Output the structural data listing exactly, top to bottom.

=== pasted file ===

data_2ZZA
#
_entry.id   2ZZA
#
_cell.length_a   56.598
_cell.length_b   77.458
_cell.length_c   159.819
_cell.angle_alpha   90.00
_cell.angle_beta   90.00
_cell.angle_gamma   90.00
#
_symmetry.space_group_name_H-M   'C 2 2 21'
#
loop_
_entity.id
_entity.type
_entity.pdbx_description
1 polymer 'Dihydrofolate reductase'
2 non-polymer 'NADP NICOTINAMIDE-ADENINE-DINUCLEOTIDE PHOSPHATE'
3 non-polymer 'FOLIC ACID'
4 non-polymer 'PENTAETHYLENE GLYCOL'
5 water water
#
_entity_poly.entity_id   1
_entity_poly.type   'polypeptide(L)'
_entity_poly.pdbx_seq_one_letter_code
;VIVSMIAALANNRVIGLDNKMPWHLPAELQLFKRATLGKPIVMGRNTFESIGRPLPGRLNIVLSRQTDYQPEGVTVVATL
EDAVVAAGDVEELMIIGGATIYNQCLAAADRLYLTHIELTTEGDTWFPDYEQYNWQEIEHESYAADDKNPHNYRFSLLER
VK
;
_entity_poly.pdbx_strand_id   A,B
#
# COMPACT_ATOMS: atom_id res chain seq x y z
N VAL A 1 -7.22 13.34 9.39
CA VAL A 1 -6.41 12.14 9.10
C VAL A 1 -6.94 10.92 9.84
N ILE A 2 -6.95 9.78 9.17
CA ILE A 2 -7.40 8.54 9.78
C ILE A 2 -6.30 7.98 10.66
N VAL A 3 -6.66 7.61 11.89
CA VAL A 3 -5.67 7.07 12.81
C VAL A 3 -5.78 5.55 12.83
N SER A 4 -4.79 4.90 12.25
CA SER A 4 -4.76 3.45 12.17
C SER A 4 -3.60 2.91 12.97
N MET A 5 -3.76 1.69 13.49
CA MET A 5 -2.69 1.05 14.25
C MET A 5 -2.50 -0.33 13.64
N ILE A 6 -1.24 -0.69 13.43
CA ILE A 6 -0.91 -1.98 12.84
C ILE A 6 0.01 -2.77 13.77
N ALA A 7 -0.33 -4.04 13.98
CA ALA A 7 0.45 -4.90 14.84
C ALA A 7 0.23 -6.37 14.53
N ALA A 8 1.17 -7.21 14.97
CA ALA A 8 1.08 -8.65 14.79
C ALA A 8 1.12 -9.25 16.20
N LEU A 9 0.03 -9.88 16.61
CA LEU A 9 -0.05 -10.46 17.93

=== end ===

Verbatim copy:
data_2ZZA
#
_entry.id   2ZZA
#
_cell.length_a   56.598
_cell.length_b   77.458
_cell.length_c   159.819
_cell.angle_alpha   90.00
_cell.angle_beta   90.00
_cell.angle_gamma   90.00
#
_symmetry.space_group_name_H-M   'C 2 2 21'
#
loop_
_entity.id
_entity.type
_entity.pdbx_description
1 polymer 'Dihydrofolate reductase'
2 non-polymer 'NADP NICOTINAMIDE-ADENINE-DINUCLEOTIDE PHOSPHATE'
3 non-polymer 'FOLIC ACID'
4 non-polymer 'PENTAETHYLENE GLYCOL'
5 water water
#
_entity_poly.entity_id   1
_entity_poly.type   'polypeptide(L)'
_entity_poly.pdbx_seq_one_letter_code
;VIVSMIAALANNRVIGLDNKMPWHLPAELQLFKRATLGKPIVMGRNTFESIGRPLPGRLNIVLSRQTDYQPEGVTVVATL
EDAVVAAGDVEELMIIGGATIYNQCLAAADRLYLTHIELTTEGDTWFPDYEQYNWQEIEHESYAADDKNPHNYRFSLLER
VK
;
_entity_poly.pdbx_strand_id   A,B
#
# COMPACT_ATOMS: atom_id res chain seq x y z
N VAL A 1 -7.22 13.34 9.39
CA VAL A 1 -6.41 12.14 9.10
C VAL A 1 -6.94 10.92 9.84
N ILE A 2 -6.95 9.78 9.17
CA ILE A 2 -7.40 8.54 9.78
C ILE A 2 -6.30 7.98 10.66
N VAL A 3 -6.66 7.61 11.89
CA VAL A 3 -5.67 7.07 12.81
C VAL A 3 -5.78 5.55 12.83
N SER A 4 -4.79 4.90 12.25
CA SER A 4 -4.76 3.45 12.17
C SER A 4 -3.60 2.91 12.97
N MET A 5 -3.76 1.69 13.49
CA MET A 5 -2.69 1.05 14.25
C MET A 5 -2.50 -0.33 13.64
N ILE A 6 -1.24 -0.69 13.43
CA ILE A 6 -0.91 -1.98 12.84
C ILE A 6 0.01 -2.77 13.77
N ALA A 7 -0.33 -4.04 13.98
CA ALA A 7 0.45 -4.90 14.84
C ALA A 7 0.23 -6.37 14.53
N ALA A 8 1.17 -7.21 14.97
CA ALA A 8 1.08 -8.65 14.79
C ALA A 8 1.12 -9.25 16.20
N LEU A 9 0.03 -9.88 16.61
CA LEU A 9 -0.05 -10.46 17.93